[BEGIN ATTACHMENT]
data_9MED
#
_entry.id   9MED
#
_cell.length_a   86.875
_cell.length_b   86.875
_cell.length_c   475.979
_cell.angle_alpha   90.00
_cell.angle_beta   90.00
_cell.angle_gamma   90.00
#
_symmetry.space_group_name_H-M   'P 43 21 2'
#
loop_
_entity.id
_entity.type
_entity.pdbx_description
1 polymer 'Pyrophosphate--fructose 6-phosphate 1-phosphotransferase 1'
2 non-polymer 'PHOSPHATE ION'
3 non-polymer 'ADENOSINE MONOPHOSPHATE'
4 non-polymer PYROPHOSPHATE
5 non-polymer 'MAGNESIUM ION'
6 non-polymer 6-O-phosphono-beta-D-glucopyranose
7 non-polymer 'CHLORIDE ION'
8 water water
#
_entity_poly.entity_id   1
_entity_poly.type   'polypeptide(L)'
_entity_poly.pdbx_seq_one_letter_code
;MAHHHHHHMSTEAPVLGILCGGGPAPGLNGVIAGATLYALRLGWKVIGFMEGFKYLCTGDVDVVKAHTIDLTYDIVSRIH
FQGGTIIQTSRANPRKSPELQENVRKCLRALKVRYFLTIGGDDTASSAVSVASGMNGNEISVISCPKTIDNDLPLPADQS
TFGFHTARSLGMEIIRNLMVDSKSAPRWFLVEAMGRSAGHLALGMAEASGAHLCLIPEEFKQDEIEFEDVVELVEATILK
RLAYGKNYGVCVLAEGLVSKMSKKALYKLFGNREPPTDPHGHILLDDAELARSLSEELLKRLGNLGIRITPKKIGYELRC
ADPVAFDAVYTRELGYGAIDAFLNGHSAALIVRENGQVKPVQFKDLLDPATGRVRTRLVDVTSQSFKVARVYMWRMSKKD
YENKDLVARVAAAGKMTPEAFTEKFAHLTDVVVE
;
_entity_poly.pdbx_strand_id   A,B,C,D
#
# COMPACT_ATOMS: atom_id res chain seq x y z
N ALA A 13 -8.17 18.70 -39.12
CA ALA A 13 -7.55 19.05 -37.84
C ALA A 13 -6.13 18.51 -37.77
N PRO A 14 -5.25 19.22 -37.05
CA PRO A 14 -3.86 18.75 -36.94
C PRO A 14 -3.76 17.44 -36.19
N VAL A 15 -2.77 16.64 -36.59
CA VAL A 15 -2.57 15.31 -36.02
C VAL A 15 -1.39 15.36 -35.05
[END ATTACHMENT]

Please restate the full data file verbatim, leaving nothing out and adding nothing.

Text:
data_9MED
#
_entry.id   9MED
#
_cell.length_a   86.875
_cell.length_b   86.875
_cell.length_c   475.979
_cell.angle_alpha   90.00
_cell.angle_beta   90.00
_cell.angle_gamma   90.00
#
_symmetry.space_group_name_H-M   'P 43 21 2'
#
loop_
_entity.id
_entity.type
_entity.pdbx_description
1 polymer 'Pyrophosphate--fructose 6-phosphate 1-phosphotransferase 1'
2 non-polymer 'PHOSPHATE ION'
3 non-polymer 'ADENOSINE MONOPHOSPHATE'
4 non-polymer PYROPHOSPHATE
5 non-polymer 'MAGNESIUM ION'
6 non-polymer 6-O-phosphono-beta-D-glucopyranose
7 non-polymer 'CHLORIDE ION'
8 water water
#
_entity_poly.entity_id   1
_entity_poly.type   'polypeptide(L)'
_entity_poly.pdbx_seq_one_letter_code
;MAHHHHHHMSTEAPVLGILCGGGPAPGLNGVIAGATLYALRLGWKVIGFMEGFKYLCTGDVDVVKAHTIDLTYDIVSRIH
FQGGTIIQTSRANPRKSPELQENVRKCLRALKVRYFLTIGGDDTASSAVSVASGMNGNEISVISCPKTIDNDLPLPADQS
TFGFHTARSLGMEIIRNLMVDSKSAPRWFLVEAMGRSAGHLALGMAEASGAHLCLIPEEFKQDEIEFEDVVELVEATILK
RLAYGKNYGVCVLAEGLVSKMSKKALYKLFGNREPPTDPHGHILLDDAELARSLSEELLKRLGNLGIRITPKKIGYELRC
ADPVAFDAVYTRELGYGAIDAFLNGHSAALIVRENGQVKPVQFKDLLDPATGRVRTRLVDVTSQSFKVARVYMWRMSKKD
YENKDLVARVAAAGKMTPEAFTEKFAHLTDVVVE
;
_entity_poly.pdbx_strand_id   A,B,C,D
#
# COMPACT_ATOMS: atom_id res chain seq x y z
N ALA A 13 -8.17 18.70 -39.12
CA ALA A 13 -7.55 19.05 -37.84
C ALA A 13 -6.13 18.51 -37.77
N PRO A 14 -5.25 19.22 -37.05
CA PRO A 14 -3.86 18.75 -36.94
C PRO A 14 -3.76 17.44 -36.19
N VAL A 15 -2.77 16.64 -36.59
CA VAL A 15 -2.57 15.31 -36.02
C VAL A 15 -1.39 15.36 -35.05